Opposition to a sugar tax by manufacturers of sugary drinks, stealing a page out of Big Tobacco’s playbook, is just one example among many.”Ulrike Årehed Kågström, President-elect of UICC and Secretary General of the Swedish Cancer Society
Impact of specific alcohol policy best buys, as proposed by UICC
Movendi International maintains a continuously updated resource page tracking scientific and policy developments across the best buy solutions outlined by UICC for cancer prevention: taxation (500+ resources), marketing (700+ resources), and labelling(60+ resources).
Alcohol policy solutions are catalysts for cancer prevention. For example, reducing total alcohol consumption by 10% would lead to a 9% reduction in alcohol-related cancer deaths.
That means ca. 57.000 fewer deaths due to cancer caused by alcohol.
Analysis from the United States shows: More ambitious and comprehensive state alcohol policies were associated with lower cancer mortality rates for the six cancer types overall, and among men and women. A 10% increase in the effectiveness of alcohol policies was associated with an 8.5% decrease in rates of combined alcohol-attributable cancers. Improving and levelling up alcohol policy solutions is a promising cancer prevention strategy.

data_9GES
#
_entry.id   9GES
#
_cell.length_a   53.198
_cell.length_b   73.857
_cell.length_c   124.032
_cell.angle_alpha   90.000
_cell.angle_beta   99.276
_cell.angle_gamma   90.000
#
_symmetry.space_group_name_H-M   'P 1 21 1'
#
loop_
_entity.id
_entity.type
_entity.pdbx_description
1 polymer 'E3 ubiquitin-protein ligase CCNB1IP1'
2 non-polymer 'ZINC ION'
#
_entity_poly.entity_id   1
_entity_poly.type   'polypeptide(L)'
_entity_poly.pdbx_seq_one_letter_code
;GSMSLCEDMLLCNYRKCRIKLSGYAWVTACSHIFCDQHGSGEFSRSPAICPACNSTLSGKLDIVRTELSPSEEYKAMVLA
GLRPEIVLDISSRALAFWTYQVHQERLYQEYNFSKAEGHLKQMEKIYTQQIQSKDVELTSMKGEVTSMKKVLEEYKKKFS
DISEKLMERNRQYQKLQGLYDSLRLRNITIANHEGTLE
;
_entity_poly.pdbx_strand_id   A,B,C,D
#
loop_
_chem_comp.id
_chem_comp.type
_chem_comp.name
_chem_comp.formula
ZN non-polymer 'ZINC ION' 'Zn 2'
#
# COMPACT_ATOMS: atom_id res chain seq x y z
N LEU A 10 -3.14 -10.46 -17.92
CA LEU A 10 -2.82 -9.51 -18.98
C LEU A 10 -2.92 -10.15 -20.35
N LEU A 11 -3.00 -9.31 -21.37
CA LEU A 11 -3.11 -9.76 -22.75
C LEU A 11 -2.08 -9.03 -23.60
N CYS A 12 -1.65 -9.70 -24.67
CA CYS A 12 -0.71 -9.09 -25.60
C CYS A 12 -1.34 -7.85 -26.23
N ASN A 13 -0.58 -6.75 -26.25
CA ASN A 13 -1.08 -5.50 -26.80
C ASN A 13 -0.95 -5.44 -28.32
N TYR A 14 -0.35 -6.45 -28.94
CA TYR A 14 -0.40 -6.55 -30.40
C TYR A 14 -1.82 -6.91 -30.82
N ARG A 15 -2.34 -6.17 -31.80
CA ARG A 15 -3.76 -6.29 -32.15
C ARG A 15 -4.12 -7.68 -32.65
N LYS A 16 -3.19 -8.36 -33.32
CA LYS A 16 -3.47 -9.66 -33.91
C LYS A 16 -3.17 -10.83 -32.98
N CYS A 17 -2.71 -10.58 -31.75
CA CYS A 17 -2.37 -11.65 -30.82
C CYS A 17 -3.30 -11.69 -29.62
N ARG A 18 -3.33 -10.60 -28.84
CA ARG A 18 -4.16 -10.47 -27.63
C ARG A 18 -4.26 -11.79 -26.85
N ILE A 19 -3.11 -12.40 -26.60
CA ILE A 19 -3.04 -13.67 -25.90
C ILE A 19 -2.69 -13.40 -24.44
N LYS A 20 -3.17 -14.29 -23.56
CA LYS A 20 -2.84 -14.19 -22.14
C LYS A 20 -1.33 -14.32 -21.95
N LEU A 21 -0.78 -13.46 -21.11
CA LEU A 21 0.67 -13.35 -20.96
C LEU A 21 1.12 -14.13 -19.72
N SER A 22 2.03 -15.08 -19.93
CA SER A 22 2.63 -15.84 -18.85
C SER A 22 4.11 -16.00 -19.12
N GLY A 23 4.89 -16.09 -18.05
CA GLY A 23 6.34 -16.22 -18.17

A study from the UK confirmed these effects for breast cancer specifically:
Over 20% of women aged 45 to 64 reportedly consume more alcohol than 14 units per week, so any intervention to reduce population level consumption could have a significant influence on breast cancer rates, as well as help to manage the side effects of treatment and improve the overall health of survivors,” according to the researchers of the study.
Regarding the best buy to raise taxation, Movendi International provides a resource page outlining the evidence and benefits of alcohol taxation for cancer prevention.